Small clinical trials have studied whether Kineret may be useful for treating acute (short-term) or recurrent pericarditis. Larger trials are needed to confirm if Kineret is safe and effective for this use.*

Is Kineret an immunosuppressant?

Yes, Kineret is a type of immunosuppressant. Immunosuppressants are drugs that work by reducing the body’s immune response. Typically, the immune response creates inflammation, which can worsen symptoms of many conditions. This includes the conditions that Kineret is prescribed to treat.*

Kineret can weaken your immune system by causing neutropenia as a side effect.† Neutropenia occurs when your body has low levels of neutrophils, a type of white blood cell. (Neutrophils are important for fighting infections.)

During Kineret treatment, it’s important to avoid getting an infection. Try to practice good hand hygiene and avoid coming into contact with people who may be sick.

* To learn more about the FDA-approved uses for Kineret, see “Kineret uses” above.
† To learn more about the side effects of Kineret, see the “Kineret side effects” section above.

Alcohol isn’t known to interact with Kineret. However, drinking alcohol may worsen the symptoms of the conditions Kineret is approved to treat.*

Drinking alcohol may also cause some of the same side effects as Kineret. These include nausea, vomiting, or headache. So, drinking alcohol during Kineret treatment may worsen these side effects.†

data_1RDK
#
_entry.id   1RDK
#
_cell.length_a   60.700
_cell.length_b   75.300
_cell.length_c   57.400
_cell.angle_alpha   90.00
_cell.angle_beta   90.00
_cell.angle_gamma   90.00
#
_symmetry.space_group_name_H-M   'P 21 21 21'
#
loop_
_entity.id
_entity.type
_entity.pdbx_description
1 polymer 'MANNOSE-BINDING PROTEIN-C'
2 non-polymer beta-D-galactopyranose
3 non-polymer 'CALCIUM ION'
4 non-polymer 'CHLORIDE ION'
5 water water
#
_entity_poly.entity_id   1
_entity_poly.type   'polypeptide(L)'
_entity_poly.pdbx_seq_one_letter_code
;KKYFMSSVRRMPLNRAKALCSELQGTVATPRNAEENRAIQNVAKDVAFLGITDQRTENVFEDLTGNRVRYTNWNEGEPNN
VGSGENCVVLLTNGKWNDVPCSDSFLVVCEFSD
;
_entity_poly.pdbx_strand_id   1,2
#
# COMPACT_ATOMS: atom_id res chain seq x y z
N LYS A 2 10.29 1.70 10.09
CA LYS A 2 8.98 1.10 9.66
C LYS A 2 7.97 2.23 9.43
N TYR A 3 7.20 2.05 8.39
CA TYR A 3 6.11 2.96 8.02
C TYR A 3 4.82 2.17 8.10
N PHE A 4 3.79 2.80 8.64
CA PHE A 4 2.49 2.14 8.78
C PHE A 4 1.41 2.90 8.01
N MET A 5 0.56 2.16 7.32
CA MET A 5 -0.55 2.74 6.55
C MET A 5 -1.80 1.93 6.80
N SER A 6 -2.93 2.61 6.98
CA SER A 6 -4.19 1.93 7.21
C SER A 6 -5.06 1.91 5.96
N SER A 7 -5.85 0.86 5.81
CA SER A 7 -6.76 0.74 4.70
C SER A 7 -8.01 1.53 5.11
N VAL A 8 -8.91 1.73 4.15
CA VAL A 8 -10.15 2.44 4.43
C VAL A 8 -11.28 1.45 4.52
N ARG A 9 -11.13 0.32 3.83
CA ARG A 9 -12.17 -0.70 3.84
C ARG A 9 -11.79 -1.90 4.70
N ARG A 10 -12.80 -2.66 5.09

If you drink alcohol, talk with your doctor about how much, if any, is safe for you to drink during Kineret treatment.

* To learn more about the FDA-approved uses for Kineret, see “Kineret uses” above.
† To learn more about the side effects of Kineret, see the “Kineret side effects” section above.

Kineret can interact with certain other medications and certain vaccines.

Different interactions can cause different effects. For instance, some interactions can interfere with how well a drug works. Other interactions can increase side effects or make them more severe.

Kineret and other medications

Below is a list of medications that can interact with Kineret. This list does not contain all drugs that may interact with Kineret.

  • Tumor necrosis factor (TNF) blockers, also called TNF-alpha inhibitors, may increase the risk of infection* if used along with Kineret. So, doctors typically will not prescribe Kineret with TNF blockers. Some examples include:

Before taking Kineret, talk with your doctor and pharmacist. Tell them about all prescription, over-the-counter, and other drugs you take. Also tell them about any vitamins, herbs, and supplements you take. Sharing this information can help you avoid potential interactions.

If you have questions about drug interactions that may affect you, ask your doctor or pharmacist.

* For more information, see “Side effect details” in the “Kineret side effects” section above.

Kineret and herbs and supplements